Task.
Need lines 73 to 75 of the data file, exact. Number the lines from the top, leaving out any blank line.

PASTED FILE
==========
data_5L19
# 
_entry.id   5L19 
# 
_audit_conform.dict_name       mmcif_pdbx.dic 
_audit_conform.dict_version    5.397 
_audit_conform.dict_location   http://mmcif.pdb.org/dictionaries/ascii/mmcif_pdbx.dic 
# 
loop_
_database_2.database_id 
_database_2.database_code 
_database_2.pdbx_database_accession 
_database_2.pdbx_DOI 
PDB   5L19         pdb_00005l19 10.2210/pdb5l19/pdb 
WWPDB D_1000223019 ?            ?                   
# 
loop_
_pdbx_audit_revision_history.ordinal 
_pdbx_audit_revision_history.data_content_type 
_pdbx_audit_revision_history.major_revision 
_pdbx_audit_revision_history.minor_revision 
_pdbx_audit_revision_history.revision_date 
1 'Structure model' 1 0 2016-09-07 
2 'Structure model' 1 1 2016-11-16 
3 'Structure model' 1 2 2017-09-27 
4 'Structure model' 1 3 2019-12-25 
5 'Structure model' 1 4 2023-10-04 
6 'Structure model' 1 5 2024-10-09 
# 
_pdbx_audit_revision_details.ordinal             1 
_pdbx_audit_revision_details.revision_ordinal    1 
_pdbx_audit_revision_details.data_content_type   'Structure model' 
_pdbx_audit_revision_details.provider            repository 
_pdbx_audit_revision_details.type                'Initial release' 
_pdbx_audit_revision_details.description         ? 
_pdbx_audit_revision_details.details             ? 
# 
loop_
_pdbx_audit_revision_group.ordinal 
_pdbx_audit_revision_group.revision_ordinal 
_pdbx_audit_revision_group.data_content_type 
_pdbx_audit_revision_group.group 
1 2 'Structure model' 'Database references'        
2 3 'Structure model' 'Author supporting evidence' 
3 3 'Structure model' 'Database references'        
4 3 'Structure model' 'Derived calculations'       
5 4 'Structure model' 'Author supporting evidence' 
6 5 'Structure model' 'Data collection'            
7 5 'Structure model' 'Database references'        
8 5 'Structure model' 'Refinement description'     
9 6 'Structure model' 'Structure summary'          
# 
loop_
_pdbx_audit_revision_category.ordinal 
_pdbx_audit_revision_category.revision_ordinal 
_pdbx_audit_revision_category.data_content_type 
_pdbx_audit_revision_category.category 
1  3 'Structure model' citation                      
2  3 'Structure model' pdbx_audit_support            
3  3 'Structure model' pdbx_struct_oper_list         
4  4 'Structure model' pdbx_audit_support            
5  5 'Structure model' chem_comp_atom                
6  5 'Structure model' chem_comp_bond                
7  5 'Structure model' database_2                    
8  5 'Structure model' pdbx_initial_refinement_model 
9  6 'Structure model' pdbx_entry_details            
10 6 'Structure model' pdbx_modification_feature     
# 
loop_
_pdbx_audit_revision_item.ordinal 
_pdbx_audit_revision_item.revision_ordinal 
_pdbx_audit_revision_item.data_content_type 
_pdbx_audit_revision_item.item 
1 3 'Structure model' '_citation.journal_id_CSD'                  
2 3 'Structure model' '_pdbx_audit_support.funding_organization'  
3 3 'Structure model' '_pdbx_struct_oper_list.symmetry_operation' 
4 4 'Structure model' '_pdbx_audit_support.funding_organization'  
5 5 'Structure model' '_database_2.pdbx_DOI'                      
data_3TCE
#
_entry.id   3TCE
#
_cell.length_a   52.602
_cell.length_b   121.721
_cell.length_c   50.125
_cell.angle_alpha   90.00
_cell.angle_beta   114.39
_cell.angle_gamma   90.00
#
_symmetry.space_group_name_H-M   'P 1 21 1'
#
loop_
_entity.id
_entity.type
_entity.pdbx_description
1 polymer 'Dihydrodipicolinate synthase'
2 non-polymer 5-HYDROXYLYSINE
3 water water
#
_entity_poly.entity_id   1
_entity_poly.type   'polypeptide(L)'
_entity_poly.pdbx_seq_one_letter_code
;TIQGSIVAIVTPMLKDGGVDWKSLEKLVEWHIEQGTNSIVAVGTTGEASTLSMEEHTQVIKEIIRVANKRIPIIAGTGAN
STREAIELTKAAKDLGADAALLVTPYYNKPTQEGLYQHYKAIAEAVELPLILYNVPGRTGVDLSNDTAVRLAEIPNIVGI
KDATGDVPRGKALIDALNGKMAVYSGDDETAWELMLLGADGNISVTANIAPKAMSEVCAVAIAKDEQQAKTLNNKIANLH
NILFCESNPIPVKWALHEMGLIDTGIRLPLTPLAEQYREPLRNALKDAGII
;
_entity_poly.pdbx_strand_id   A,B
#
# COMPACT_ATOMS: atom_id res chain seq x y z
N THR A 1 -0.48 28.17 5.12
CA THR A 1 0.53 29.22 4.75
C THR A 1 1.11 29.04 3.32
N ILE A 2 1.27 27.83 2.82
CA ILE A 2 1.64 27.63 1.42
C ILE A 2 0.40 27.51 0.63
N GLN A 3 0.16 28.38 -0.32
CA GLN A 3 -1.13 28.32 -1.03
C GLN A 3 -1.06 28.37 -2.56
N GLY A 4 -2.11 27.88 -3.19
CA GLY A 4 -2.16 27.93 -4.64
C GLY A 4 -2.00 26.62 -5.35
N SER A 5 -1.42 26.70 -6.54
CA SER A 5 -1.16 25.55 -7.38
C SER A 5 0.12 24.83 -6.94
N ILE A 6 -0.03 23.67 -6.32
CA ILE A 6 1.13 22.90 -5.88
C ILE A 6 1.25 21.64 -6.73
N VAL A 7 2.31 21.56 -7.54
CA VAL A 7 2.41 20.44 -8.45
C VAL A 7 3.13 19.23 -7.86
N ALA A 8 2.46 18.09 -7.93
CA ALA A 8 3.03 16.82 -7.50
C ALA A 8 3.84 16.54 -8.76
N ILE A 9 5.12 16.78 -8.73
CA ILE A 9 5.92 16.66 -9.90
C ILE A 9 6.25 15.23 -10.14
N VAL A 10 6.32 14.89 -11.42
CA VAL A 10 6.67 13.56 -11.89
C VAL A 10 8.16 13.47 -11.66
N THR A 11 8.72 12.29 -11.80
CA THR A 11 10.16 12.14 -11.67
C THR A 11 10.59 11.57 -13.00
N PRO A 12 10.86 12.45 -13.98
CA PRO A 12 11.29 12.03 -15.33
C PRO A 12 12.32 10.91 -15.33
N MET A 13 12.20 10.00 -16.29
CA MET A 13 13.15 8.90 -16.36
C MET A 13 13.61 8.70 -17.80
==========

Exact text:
_pdbx_audit_revision_item.item 
1 3 'Structure model' '_citation.journal_id_CSD'                  
2 3 'Structure model' '_pdbx_audit_support.funding_organization'  